Sunday, August 30, 2015

American madness #36

“The horror isn’t just one macabre double-murder, but the unrelenting toll of gun violence that claims one life every 16 minutes on average in the United States.” — Nicholas Kristof

AFTER the murder of two WDBJ journalists August 26 on live TV, I decided to walk back through Hey Look Something Shiny since it's inception to see how often I'd written about the firearm bloodbath in this country. In the two years between August 2012 (four months prior to the mass murder at Sandy Hook Elementary) and August 2014, I'd written about this national disgrace 35 times. 

What surprised me more than how often it had been my chosen topic, was the discovery that until today, I had not written about it at all in the last year.

Despite the ever-rising tally of dead and maimed, despite the mass murders in malls and theaters, despite the repeated incidence of children shooting other children (or themselves) to death — for example when 3-year-old Dalis Cox was accidentally shot to death by her 7-year-old brother July 29 in Washington DC — I wrote nothing. I'd given up. 

Dalis Cox

When I began writing about our American gun insanity back in 2012, with each passing tragedy I'd think, "Surely this will open people's eyes." Then it became, "What is it going to take?" And then I stopped talking about it altogether. Despair had gotten the better of me.

The same day that television reporter Alison Parker and cameraman/ videographer Adam Ward were murdered on-air, WalMart coincidentally (and believe me, WalMart is going out of its way to make sure  we understand that their actions have nothing whatsoever to do with the fact that the type of guns they sell have been used to kill 12 and wound 70 in the Aurora, CO theater shooting and 26 children and adults in Sandy Hook) announced that it would stop selling semi-automatic rifles. 

Alison Parker and Adam Ward

WalMart spokesperson Kory Lundberg said that the company's removal of AR-15s and other semi-automatic weapons from its shelves is purely an issue of supply and demand; sales of military-style guns have fallen, and getting rid of them will make more space for better sellers.

One of my New York Times writer-heroes is Nicholas Kristof. Below are his thought on the WDBJ killing.

Kristof: Lessons From the Virginia Shooting

By Nicholas Kristof
August 26, 2015

The slaying of two journalists Wednesday as they broadcast live to a television audience in Virginia is still seared on our screens and our minds, but it’s a moment not only to mourn but also to learn lessons.

The horror isn’t just one macabre double-murder, but the unrelenting toll of gun violence that claims one life every 16 minutes on average in the United States. Three quick data points:

■ More Americans die in gun homicides and suicides every six months than have died in the last 25 years in every terrorist attack and the wars in Afghanistan and Iraq combined.

■ More Americans have died from guns in the United States since 1968 than on battlefields of all the wars in American history.

■ American children are 14 times as likely to die from guns as children in other developed countries, according to David Hemenway, a Harvard professor and author of an excellent book on firearm safety.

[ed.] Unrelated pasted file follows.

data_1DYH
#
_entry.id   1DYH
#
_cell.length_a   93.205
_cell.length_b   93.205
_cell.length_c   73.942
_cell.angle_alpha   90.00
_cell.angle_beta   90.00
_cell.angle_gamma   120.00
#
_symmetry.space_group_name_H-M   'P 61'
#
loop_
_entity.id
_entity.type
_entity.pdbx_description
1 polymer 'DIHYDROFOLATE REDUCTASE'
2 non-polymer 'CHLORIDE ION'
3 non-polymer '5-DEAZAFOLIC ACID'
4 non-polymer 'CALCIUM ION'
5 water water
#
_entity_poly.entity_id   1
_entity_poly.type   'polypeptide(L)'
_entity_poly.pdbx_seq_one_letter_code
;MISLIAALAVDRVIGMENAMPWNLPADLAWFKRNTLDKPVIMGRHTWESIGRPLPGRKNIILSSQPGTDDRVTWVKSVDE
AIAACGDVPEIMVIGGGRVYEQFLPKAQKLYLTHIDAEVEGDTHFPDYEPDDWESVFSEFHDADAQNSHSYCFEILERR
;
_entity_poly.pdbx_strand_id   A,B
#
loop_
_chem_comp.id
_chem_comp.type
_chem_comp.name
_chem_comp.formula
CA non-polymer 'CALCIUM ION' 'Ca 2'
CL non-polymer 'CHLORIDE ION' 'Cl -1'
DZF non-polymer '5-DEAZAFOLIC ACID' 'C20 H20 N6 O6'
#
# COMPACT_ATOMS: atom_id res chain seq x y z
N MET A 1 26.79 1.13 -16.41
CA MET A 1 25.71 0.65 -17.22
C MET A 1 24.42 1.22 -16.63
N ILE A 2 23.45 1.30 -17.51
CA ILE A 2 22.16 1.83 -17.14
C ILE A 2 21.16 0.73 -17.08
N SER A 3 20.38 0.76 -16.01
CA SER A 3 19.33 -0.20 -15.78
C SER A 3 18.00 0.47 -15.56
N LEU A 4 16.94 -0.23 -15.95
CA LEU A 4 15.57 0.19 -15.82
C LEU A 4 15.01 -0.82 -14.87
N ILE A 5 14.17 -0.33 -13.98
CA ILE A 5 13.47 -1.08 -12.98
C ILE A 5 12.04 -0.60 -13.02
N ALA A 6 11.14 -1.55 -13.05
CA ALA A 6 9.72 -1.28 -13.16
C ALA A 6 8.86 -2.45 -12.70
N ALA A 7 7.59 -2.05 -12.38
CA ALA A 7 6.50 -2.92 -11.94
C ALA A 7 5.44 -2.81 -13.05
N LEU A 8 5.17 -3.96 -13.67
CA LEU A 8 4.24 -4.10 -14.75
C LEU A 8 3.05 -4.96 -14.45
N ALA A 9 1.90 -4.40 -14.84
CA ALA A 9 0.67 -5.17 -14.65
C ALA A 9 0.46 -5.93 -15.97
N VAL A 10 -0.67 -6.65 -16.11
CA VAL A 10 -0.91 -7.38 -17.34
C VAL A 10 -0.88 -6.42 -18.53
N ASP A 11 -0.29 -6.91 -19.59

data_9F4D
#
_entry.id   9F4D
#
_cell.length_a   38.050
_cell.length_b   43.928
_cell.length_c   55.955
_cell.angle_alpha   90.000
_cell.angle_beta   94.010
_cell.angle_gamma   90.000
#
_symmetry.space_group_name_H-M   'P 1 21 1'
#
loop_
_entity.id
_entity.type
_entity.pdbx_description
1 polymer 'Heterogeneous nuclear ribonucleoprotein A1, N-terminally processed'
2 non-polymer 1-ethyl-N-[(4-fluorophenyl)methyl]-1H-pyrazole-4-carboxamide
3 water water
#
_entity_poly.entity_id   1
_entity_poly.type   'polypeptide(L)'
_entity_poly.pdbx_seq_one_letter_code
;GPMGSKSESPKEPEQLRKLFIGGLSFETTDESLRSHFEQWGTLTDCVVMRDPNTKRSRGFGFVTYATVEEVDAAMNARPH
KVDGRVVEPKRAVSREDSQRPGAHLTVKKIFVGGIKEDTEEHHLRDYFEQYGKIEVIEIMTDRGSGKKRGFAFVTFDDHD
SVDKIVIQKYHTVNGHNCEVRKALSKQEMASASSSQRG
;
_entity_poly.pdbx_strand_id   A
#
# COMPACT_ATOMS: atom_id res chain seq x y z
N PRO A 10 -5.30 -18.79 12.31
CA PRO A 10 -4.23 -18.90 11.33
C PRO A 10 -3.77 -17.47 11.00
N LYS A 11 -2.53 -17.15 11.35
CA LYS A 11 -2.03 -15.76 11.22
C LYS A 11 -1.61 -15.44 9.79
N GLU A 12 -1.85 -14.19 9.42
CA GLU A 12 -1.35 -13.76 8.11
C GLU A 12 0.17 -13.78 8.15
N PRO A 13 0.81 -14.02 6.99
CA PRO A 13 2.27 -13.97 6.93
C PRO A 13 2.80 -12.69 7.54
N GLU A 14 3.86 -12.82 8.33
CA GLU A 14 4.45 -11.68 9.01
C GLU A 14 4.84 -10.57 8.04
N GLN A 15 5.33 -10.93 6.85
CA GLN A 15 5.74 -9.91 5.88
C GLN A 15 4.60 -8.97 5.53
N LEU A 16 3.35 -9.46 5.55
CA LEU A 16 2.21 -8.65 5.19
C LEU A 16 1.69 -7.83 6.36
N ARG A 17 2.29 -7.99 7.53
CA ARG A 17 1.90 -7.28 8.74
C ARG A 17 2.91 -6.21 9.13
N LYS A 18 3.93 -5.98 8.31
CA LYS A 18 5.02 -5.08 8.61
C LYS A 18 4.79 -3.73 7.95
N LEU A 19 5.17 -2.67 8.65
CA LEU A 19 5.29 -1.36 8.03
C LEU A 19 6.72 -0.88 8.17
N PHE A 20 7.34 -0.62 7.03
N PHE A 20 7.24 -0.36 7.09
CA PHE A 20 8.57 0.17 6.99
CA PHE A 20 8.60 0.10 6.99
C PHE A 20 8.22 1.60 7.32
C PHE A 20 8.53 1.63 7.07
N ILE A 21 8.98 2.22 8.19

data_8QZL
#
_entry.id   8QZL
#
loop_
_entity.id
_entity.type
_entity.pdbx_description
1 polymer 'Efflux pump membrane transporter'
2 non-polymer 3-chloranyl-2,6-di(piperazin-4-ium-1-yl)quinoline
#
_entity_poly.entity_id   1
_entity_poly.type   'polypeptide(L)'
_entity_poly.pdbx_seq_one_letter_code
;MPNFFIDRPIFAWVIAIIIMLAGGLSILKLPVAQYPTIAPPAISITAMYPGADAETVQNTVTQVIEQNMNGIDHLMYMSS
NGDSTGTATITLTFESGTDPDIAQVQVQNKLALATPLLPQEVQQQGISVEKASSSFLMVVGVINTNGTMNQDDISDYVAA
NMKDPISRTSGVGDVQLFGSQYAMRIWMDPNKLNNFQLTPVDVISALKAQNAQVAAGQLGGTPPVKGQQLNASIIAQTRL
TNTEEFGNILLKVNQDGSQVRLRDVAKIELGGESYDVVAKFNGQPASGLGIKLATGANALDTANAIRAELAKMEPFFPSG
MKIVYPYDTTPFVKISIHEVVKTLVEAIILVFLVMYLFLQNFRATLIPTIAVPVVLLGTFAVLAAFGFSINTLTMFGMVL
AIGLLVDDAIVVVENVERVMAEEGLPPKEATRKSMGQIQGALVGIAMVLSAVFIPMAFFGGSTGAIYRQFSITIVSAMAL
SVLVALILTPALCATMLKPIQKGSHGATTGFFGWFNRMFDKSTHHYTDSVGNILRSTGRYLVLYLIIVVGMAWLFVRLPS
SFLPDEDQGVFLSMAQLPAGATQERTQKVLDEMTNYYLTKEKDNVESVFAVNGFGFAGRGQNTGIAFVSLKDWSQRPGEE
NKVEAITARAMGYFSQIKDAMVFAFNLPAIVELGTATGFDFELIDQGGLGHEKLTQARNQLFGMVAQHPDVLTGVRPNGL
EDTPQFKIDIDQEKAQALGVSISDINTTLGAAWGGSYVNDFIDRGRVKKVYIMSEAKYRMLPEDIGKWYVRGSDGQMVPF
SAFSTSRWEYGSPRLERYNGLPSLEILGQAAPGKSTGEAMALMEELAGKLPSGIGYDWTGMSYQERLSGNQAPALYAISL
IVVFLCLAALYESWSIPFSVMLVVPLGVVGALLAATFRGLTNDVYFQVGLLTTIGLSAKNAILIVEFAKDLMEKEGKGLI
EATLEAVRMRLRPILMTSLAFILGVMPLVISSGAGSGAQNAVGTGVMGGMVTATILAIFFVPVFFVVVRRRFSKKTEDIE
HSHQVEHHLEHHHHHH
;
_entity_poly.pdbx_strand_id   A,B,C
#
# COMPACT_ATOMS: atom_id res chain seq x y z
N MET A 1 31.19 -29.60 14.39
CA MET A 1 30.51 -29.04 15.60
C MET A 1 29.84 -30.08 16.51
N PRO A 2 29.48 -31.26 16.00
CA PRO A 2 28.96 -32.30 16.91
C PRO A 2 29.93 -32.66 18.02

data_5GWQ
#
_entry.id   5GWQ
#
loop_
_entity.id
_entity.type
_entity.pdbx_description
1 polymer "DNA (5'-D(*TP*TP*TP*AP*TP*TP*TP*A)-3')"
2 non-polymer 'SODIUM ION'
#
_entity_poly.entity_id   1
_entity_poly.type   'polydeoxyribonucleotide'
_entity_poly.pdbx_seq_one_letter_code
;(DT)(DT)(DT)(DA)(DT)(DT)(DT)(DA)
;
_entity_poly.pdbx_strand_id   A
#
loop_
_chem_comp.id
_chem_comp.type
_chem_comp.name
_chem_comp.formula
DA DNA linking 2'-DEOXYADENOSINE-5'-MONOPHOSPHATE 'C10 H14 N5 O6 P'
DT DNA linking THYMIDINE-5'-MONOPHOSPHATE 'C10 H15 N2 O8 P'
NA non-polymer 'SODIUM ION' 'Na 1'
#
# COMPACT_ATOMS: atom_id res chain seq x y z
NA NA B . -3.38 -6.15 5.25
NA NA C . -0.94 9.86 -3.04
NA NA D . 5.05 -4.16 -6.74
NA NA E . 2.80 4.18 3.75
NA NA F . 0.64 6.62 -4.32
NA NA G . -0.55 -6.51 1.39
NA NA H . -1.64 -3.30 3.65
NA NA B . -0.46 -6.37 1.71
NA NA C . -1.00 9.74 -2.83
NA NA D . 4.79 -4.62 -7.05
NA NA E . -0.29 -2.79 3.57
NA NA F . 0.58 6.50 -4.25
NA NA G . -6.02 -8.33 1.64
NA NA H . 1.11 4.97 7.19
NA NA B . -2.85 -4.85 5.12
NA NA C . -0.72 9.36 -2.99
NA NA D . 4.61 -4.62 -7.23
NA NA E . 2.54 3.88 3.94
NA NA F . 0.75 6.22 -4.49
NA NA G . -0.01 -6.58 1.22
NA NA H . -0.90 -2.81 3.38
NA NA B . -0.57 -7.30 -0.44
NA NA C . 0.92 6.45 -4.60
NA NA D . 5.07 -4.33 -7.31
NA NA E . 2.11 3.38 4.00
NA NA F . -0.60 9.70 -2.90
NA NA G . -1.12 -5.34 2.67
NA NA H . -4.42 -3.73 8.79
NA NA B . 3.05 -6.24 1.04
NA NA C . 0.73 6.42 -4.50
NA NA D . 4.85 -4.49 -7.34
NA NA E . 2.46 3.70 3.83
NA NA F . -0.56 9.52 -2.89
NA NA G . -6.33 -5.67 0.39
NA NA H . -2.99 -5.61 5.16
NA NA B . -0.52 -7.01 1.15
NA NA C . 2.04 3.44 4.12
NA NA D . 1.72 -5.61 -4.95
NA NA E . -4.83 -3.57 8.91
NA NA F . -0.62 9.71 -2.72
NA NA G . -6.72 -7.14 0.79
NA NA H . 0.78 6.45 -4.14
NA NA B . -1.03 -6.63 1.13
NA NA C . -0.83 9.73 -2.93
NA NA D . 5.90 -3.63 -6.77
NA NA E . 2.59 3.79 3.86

Bryce Williams, as the Virginia killer was known to viewers when he worked as a broadcaster, apparently obtained the gun used to murder his former co-workers Alison Parker and Adam Ward in response to the June massacre in a South Carolina church — an example of how gun violence begets gun violence. Williams may have been mentally disturbed, given that he videotaped Wednesday’s killings and then posted them on Facebook.

“I’ve been a human powder keg for a while … just waiting to go BOOM!!!!,” Williams reportedly wrote in a lengthy fax sent to ABC News after the killings.

Whether or not Williams was insane, our policies on guns are demented — not least in that we don’t even have universal background checks to keep weapons out of the hands of people waiting to go boom.

The lesson from the ongoing carnage is not that we need a modern prohibition (that would raise constitutional issues and be impossible politically), but that we should address gun deaths as a public health crisis. To protect the public, we regulate toys and mutual funds, ladders and swimming pools. Shouldn’t we regulate guns as seriously as we regulate toys?

The Occupational Safety and Health Administration has seven pages of regulations concerning ladders, which are involved in 300 deaths in America annually. Yet the federal government doesn’t make what I would call a serious effort to regulate guns, which are involved in the deaths of more than 33,000 people in America annually, according to the Centers for Disease Control and Prevention (that includes suicides, murders and accidents).

Gun proponents often say things to me like: What about cars? They kill, too, but we don’t try to ban them!

Cars are actually the best example of the public health approach that we should apply to guns. Over the decades, we have systematically taken steps to make cars safer: We adopted seatbelts and airbags, limited licenses for teenage drivers, cracked down on drunken driving and established roundabouts and better crosswalks, auto safety inspections and rules about texting while driving.


  1. I read his article and would have sworn it was here, on your blog. Must have been someplace else. :( It is so disheartening to know that our government does not wish to protect us. Not in firearm sales or in the food we eat / water we drink. In the meantime, the auto industry is very heavily regulated. That's not a bad thing. The percentage of deaths has dropped a great deal since seat belts and insurance were required. Sigh.

  2. It's always all about money. (It took way too long for many auto regulations to be put into place.)